what is the call

While playing a practice match for our USTA 4.5, 50 and over team, two interesting tennis calls came up.

The first is like the old Ken Flach call: did the ball hit you? My partner was receiving serve, when the server blasted one way off target in my direction. I jumped to the side; but the serve nicked my hip on the fly. We volunteered that the ball did touch me and it was their cheap point.

The second is the one up for debate. During a point I hit a cross court backhand near the opposite sideline. Our opponent went for it, hitting his hard backhand long on our side. Then, he and his partner went to look at the mark my ball left and determined that my shot was just out.

They claimed the point, saying Play stopped when he hit his shot out and he had no other time to stop play, since the ball was so close and he was swinging. We argued – it really was more of a discussion of what the rule should be – that he played the ball; but could have still called out after he swung and before his shot landed out.

Anyone have knowledge on this fine point?

By the way our USTA 4.5, 50 and over team will be going to Daytona May 1-4 for the Florida state sectionals; and expect to meet some pretty tough and younger competition. More to come on that.

11 thoughts on “what is the call

  1. My question on such calls as you mention, or the point I usually bring up is… if your opponent’s shot had NOT landed out, but rather landed in, they -and you- surely would have played on! So, for them to question your call only because theirs went out, seems patently unfair and, in my view, bogus.
    It happens a lot and I have thrown that question out there frequently when it does…. “would you have said “out” if your return had stayed in?” …it seems to rile people when I do that so I sometimes hold back but it’s a fair question, isn’t it!

    I say it’s too late and the point is YOURS!

  2. George, there is no doubt that it was your point. If a player “goes” for playing the point the in or out question is over. It is the same with the new instant replay decisions if you swing and play the ball you can no longer question it. May I promote my website http://www.tennisboutique.com? I offer a discount for all campers, since I do this as a hobby. Good luck in your upcoming tournament!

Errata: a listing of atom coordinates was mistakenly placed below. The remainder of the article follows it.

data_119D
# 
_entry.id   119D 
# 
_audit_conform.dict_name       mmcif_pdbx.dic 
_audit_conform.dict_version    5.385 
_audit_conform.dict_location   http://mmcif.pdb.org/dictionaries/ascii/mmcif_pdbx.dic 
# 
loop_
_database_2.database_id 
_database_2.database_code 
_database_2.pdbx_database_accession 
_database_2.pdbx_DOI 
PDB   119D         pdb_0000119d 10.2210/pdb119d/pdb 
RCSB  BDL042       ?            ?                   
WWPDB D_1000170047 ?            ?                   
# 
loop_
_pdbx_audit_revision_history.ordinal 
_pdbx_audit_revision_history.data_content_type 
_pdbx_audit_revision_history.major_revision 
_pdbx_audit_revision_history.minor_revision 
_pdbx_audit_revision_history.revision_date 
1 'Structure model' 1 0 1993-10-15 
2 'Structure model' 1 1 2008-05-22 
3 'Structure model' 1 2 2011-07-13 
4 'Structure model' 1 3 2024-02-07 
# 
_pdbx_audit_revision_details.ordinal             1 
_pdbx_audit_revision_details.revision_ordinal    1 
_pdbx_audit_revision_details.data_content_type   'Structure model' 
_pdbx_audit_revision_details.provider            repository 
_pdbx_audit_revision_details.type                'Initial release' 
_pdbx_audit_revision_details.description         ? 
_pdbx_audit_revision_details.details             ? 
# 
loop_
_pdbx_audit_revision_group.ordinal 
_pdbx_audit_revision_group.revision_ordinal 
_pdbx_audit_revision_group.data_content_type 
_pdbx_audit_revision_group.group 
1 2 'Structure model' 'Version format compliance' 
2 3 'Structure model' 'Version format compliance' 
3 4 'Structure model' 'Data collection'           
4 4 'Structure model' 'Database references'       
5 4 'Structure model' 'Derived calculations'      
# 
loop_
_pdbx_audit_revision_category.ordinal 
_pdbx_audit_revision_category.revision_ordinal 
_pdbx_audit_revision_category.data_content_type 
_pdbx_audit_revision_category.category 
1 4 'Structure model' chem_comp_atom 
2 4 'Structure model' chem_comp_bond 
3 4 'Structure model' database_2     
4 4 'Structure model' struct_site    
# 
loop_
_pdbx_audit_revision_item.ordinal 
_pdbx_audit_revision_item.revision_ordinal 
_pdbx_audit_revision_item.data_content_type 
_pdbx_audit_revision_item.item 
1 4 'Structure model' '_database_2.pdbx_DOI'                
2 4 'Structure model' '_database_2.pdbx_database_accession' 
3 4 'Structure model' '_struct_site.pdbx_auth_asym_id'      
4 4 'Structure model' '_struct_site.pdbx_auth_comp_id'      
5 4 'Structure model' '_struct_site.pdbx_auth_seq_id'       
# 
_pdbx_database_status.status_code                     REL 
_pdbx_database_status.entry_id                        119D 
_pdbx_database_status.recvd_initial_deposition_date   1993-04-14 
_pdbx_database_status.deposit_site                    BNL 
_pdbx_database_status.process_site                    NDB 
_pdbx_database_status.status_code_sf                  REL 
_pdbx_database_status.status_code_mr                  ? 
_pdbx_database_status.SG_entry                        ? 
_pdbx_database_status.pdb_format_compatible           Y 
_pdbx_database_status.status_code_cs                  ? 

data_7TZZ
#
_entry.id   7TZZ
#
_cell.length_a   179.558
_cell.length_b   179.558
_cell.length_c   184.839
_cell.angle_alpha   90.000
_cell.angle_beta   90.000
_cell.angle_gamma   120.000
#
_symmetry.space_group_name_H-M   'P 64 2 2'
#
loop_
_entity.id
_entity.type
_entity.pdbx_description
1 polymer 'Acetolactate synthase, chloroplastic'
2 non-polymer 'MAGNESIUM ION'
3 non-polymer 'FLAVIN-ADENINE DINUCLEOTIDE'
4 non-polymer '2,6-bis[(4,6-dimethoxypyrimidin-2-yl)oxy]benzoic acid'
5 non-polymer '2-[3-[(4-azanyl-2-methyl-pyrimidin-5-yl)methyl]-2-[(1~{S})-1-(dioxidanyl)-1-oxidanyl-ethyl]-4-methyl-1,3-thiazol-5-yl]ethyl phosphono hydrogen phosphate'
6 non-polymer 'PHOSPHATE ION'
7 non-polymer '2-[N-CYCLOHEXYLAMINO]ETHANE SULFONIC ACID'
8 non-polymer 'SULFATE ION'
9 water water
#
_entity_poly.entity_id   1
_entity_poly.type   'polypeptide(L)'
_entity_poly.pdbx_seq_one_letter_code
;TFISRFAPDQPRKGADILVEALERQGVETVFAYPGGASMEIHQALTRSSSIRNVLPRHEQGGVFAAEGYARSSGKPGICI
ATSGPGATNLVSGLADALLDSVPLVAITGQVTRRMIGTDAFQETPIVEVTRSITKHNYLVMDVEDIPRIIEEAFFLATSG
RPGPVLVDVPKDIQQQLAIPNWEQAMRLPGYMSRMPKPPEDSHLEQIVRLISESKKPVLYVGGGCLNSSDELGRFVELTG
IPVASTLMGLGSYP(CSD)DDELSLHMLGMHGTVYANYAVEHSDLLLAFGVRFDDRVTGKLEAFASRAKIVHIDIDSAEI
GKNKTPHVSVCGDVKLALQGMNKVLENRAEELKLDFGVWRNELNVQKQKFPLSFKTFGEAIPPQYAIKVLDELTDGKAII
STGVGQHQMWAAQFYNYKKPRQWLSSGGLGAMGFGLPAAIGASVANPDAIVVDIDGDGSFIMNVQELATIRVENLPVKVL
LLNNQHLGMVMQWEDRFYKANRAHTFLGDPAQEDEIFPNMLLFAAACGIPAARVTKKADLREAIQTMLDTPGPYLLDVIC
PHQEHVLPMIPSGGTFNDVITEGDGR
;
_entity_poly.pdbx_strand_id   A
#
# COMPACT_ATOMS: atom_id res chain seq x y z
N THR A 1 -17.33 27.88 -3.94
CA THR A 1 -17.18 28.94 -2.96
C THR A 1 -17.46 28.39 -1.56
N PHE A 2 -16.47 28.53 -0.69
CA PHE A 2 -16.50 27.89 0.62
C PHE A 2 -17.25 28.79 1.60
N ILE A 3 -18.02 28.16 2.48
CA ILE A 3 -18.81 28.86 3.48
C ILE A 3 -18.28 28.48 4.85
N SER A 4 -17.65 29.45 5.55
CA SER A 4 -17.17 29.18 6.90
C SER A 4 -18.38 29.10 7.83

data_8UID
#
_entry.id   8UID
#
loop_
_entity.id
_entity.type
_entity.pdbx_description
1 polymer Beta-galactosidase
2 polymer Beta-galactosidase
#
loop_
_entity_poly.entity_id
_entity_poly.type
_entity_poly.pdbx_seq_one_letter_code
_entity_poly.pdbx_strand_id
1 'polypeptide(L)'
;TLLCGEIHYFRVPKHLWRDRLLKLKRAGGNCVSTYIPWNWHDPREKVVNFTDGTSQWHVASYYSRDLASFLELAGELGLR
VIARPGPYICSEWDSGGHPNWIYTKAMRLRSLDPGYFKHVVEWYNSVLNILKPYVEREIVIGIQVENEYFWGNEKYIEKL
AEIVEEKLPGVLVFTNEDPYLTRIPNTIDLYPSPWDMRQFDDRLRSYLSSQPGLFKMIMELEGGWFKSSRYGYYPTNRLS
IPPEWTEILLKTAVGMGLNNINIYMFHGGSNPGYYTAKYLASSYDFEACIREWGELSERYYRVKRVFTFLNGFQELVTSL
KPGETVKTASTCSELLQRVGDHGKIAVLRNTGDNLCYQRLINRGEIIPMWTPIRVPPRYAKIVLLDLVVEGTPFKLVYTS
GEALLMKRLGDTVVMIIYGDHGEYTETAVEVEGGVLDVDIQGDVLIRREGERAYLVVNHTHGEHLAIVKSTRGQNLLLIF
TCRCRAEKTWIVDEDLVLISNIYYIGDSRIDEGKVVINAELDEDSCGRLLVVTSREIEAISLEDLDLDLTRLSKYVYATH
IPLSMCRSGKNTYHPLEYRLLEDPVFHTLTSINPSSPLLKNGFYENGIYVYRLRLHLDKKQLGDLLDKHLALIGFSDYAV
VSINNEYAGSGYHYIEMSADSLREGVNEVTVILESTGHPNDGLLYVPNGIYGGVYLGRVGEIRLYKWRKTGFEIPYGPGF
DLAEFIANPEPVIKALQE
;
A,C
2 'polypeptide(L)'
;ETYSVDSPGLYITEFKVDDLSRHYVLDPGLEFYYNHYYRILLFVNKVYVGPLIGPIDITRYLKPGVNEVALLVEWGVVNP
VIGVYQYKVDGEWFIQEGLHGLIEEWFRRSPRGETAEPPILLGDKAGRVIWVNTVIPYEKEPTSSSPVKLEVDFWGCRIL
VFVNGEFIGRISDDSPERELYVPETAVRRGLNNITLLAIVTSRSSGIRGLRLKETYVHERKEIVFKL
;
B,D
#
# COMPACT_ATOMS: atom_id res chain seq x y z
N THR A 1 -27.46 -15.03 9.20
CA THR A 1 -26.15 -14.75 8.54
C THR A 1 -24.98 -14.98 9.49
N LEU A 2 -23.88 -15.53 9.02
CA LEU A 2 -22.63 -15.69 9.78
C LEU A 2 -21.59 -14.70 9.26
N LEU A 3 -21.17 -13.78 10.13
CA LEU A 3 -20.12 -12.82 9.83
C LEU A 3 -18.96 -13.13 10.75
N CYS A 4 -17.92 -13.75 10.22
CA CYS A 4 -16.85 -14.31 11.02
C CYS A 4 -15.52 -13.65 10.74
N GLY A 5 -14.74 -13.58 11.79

3. Rolf – That is a great looking website! You have some very nice looking pieces there, that would make great gifts. tks for sharing.

  4. It’s not about playing that shot but about playing the next. To assume that play would continue if the subsequent shot went in is an unsupported assumption. If your shot is out do you really feel good winning the point; I don’t.

  5. when a player plays the ball and misses his shot and then calls it out, he has given himself two chances to win the point. the player can call it out if he does it immediately after playing the ball., regardless of where his ball landed. mostly it’s a matter of timing….. ive seen guys play serves that were out and hit the ball into the net and then call the ball long….

  6. George:

    I played in a match this morning (sunday) in our 9.5 BMW mens combo league.
    The tempo of the balls are pretty quick at this level.
    Playing the Ad side, I returned a ball cross court and stayed back, the server had moved in and vollyed my return cross court very close to the line. My only chance to hit that ball, was to run wide and hit a backhand back to my opponents who volleyd the ball away into my vacant court. I came back to the out mark, that was close to the line, circled it and called the ball out. It was not an instant call, as I would not have been able to retreive and return that volly if I stayed to look at the mark. There was no argument by the other team, as the ball mark was clearly out. It would be my opinion the actual mark (if available) would trump any question as long as the point did not continue, weather missed by the returning team or put away by the opponents.

    The CODE pg55 in Friend of the Court 2008 #18 A player shall make all calls promptly after the ball has hit the court. A call shall be made either beofre the players return shot has gone out of play or before the opponent has had the opportunity to play the return shot. With that said, it also states,
    A player should take a careful second look at any point-ending placement that is close to a line on a clay court.

    Very interesting and non conclusive.

  7. I think Bob’s comments highlight the key point: sure, the player has no time to decide WHILE he is hitting the ball; but the question is, “what did you do AFTER you struck your shot?” if you got into a ready position to continue playing the point, it is too late to then go back and check the mark. But if you indicated stoppage of play by raising your hand, calling out, or walking to the mark (instead of playing), then you can challenge the call.

  8. George- Friend At Court 2007-USTA Comment 11.2: Must an out call on a player’s shot to the opponent’s court be made before the opponent’s return has either gone out of play or been hit by the first player? Yes.

  9. I think George’s comment above, following up on Bob Baker’s very relevant comments, is the most accurate analysis.

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